Restored classic Hollywood films light up Israel's ReFILM festival

While once, prints of movies would deteriorate to the point where the movies could not be shown, now technological advances make it possible for films to get a new life – through painstaking work.

 ‘THE PLOT Against Harry’ (photo credit: The Film Desk)
‘THE PLOT Against Harry’
(photo credit: The Film Desk)

Whatever kind of movie you like, you can find a classic in that genre at the ReFILM: Restoration Film Festival at the Jerusalem Cinematheque, which runs June 1-12.

While once, prints of movies would deteriorate to the point where the movies could not be shown, now technological advances make it possible for films to get a new life – through painstaking work. The Israel Film Archive at the cinematheque is a leader in this field, and the fruits of its labor can be seen on the archive’s website at, which makes Israeli features, documentaries and archival material available for free or for low fees. The staff of the archive and the cinematheque also search the globe for the best and most interesting restored classics from all eras for the ReFILM festival.

Each year, the organizers focus on a cinematic discovery, a director whose work features forgotten gems. This year it is Michael Roemer. Born in 1928 in Berlin, he arrived in Britain as part of the Kindertransport in 1939. Following the war, he moved to the US and attended Harvard. Discovering cinema as a student, he was fascinated by classic movies by Japanese and European directors such as Akira Kurosawa and Robert Bresson. After writing film criticism, he began making his own movies. His first feature, Nothing but A Man (1964), looks at discrimination against black Americans in the South as it tells the story of a workman (Ivan Dixon) and his schoolteacher wife (Abbey Lincoln). It is considered a landmark work in its realistic depiction of African-American life during that era and features some early Motown classics, including “Heat Wave” by Martha and the Vandellas, on the soundtrack.

His next film, The Plot Against Harry, tells the story of a Jewish gambler following his release from prison. Roemer shot the film in the late ’60s but was disappointed with the final product and shelved it for 20 years. Eventually, he agreed to release it in the late ’80s, and it received great acclaim. His third film, Vengeance Is Mine (1984), is about a young woman (Brooke Adams) searching for closure on a trip back to Rhode Island where she grew up in an unhappy family, who strikes up a friendship with a neighbor (Trish Van Devere). Roemer, now 95, has lived to see the rediscovery of his work.

What other movies will be shown at the ReFILM festival?

The festival features two classics of the old Hollywood screwball-comedy genre. In Bringing Up Baby (1939), Howard Hawks directed Cary Grant as a nerdy paleontologist trying to coax a donation for his museum out of a headstrong heiress, played by Katharine Hepburn, who toted Baby, her pet leopard, wherever she went. In the 1936 My Man Godfrey, by Gregory La Cava, Carole Lombard also plays a ditzy heiress, who thinks it would be fun to hire a homeless man (William Powell) as a butler, only to discover he is also an eccentric millionaire. Considered to be one of the high-water marks of the screwball genre, it features cutting social commentary and a witty script, as well as a parade of some of Hollywood’s greatest character actors, including Eugene Pallette, Alice Brady, Alan Mowbray and the ensemble’s standout, Mischa Auer, as an artist whose greatest work is his gorilla imitation.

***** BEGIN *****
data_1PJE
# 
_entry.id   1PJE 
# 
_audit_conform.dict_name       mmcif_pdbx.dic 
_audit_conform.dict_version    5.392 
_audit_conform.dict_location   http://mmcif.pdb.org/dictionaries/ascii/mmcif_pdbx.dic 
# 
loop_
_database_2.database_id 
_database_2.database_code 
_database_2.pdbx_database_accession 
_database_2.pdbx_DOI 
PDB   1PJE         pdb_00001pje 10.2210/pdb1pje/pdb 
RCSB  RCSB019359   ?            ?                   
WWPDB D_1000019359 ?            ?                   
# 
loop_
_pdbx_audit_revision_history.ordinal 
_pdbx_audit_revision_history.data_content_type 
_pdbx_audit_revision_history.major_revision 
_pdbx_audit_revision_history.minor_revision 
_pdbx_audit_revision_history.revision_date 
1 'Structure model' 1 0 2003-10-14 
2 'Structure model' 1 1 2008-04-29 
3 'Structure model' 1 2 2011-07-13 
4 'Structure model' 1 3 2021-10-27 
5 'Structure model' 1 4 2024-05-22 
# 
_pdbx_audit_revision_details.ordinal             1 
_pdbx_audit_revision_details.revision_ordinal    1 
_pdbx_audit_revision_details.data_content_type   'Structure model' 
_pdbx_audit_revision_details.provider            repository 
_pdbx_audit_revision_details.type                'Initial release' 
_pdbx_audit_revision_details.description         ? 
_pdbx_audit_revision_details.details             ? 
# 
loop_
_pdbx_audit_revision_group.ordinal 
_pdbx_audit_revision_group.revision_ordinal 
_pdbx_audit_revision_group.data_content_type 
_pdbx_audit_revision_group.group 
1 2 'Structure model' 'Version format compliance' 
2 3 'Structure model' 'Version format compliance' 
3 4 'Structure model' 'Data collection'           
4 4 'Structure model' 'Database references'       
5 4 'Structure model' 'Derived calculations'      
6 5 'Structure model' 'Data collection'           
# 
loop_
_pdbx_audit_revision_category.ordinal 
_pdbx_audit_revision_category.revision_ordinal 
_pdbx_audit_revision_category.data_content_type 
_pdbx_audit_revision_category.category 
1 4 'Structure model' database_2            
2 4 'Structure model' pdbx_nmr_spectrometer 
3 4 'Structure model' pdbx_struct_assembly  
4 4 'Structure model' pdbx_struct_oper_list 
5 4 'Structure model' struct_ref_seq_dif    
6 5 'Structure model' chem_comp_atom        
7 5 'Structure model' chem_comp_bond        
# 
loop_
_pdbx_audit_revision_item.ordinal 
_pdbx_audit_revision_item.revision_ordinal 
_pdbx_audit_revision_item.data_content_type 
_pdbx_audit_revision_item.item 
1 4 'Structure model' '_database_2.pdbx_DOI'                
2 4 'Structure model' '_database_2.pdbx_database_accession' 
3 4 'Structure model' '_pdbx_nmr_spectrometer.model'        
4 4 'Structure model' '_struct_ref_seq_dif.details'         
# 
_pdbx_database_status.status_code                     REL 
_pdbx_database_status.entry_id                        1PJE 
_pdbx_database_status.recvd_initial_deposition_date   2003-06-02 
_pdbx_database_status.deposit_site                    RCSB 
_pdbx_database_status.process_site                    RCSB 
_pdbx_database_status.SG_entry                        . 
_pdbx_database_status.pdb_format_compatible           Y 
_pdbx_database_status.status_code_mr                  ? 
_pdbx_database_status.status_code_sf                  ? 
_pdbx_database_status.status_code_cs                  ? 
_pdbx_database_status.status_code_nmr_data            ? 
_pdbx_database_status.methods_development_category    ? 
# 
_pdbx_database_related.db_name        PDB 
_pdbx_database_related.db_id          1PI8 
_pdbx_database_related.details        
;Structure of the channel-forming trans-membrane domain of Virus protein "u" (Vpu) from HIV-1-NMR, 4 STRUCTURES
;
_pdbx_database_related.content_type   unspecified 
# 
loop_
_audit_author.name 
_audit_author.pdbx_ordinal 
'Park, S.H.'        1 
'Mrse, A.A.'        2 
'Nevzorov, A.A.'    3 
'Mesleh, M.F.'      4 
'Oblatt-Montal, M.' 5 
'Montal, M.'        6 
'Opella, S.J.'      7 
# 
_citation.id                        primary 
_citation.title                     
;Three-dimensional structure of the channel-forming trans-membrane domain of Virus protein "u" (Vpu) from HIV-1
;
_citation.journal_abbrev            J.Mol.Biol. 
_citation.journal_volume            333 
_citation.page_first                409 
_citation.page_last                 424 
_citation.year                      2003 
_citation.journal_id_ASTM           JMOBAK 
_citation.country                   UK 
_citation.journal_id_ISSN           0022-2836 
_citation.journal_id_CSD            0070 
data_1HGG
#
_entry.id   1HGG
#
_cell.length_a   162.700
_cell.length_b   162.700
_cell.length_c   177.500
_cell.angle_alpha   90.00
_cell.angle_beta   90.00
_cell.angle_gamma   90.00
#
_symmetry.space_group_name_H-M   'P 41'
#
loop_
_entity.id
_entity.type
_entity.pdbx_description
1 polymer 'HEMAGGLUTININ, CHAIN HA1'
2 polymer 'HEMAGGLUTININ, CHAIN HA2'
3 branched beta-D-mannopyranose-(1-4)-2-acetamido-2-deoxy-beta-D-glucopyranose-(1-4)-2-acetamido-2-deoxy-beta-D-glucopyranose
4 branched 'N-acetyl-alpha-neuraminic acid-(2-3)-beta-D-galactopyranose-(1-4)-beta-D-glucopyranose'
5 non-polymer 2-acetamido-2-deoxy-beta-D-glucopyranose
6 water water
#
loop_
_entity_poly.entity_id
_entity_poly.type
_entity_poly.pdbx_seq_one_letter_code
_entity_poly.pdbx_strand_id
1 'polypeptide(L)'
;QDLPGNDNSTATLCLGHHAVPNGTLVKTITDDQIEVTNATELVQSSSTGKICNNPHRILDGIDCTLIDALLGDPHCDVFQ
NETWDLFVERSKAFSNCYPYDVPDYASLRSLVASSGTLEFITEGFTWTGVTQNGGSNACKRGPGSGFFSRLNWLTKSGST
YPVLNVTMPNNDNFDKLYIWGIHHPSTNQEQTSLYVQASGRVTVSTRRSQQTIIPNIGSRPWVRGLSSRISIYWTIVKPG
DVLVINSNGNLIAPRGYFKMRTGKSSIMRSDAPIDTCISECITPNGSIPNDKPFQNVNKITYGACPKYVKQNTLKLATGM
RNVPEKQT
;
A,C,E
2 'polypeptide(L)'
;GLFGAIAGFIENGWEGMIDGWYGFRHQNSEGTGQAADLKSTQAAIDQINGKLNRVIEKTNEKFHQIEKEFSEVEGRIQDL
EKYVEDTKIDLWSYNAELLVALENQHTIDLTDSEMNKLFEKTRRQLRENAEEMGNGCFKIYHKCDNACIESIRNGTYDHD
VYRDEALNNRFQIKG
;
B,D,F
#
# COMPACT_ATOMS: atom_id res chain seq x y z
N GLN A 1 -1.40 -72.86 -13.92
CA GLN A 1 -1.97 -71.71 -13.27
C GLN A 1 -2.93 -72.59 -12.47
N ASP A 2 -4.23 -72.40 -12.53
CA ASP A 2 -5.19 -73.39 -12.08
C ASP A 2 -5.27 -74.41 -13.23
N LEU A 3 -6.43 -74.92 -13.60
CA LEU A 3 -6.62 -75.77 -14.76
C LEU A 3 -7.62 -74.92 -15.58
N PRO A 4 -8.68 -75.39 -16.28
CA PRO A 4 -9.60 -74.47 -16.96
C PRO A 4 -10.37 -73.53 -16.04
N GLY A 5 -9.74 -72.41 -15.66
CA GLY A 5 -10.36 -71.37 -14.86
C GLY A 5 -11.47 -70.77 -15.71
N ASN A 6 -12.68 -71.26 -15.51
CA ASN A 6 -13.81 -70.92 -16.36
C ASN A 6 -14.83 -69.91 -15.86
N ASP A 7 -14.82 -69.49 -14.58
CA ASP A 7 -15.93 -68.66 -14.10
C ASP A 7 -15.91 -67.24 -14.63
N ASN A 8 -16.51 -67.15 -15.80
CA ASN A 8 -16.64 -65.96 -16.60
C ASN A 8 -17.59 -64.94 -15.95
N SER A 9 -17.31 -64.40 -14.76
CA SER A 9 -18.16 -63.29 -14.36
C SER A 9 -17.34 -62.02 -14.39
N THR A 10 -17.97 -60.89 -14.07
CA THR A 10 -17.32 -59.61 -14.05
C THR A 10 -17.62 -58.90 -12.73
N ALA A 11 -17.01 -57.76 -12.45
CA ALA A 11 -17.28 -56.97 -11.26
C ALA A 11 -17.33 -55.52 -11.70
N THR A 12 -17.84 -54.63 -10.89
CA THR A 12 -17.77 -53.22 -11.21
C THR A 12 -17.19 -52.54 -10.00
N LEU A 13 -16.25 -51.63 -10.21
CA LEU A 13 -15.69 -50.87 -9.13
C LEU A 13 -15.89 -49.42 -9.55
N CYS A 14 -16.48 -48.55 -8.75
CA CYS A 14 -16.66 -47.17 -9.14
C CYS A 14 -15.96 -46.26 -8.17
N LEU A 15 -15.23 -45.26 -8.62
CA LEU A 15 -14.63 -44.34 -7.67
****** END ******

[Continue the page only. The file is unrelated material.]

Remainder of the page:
‘THELMA AND LOUISE’  (credit: Metro Goldwyn Mayer)
‘THELMA AND LOUISE’ (credit: Metro Goldwyn Mayer)

A more recent Hollywood film, the ultimate female bonding road movie, Thelma and Louise (1991), directed by Ridley Scott and starring Susan Sarandon and Geena Davis, celebrates the beauty of sisterhood, as it presages the #MeToo era.

Francis Ford Coppola’s eerily prescient 1974 film The Conversation stars Gene Hackman as a surveillance expert who fears the couple he is spying on is targeted for murder. The film has a great supporting cast that includes Cindy Williams, Allen Garfield, John Cazale, Frederic Forrest, Harrison Ford, Robert Duvall and Teri Garr.

OTHER FILMS in the festival come from almost every region of the world. Jean-Luc Godard made a foray into science fiction with the 1965 Alphaville, a look at an empty, dystopian futuristic society, starring Anna Karina. Two of Italy’s greatest screen actors, Alberto Sordi and Lea Massari, star in Dino Risi’s witty look at the transitions in Italian life following the end of World War II, in the 1961 film A Difficult Life. The Executioner is a 1963 Spanish comedy about an undertaker who falls in love with an executioner’s daughter.

Ebrahim Golestan’s 1966 Brick and Mirror is considered one of the highlights of Iranian cinema before the Islamic Revolution and tells the story of a woman who leaves a baby in a taxi and the driver who must find the child a home.

Vlad Petri’s Between Revolutions looks at two friends caught up in parallel revolutions, the Islamic Revolution in Iran and the fight against the Ceausescu regime in Romania.

Kozaburo Yoshimura’s 1956 Undercurrent examines tension between modernity and tradition in this story of a young woman who creates handmade kimonos and resists her father’s pressure to marry.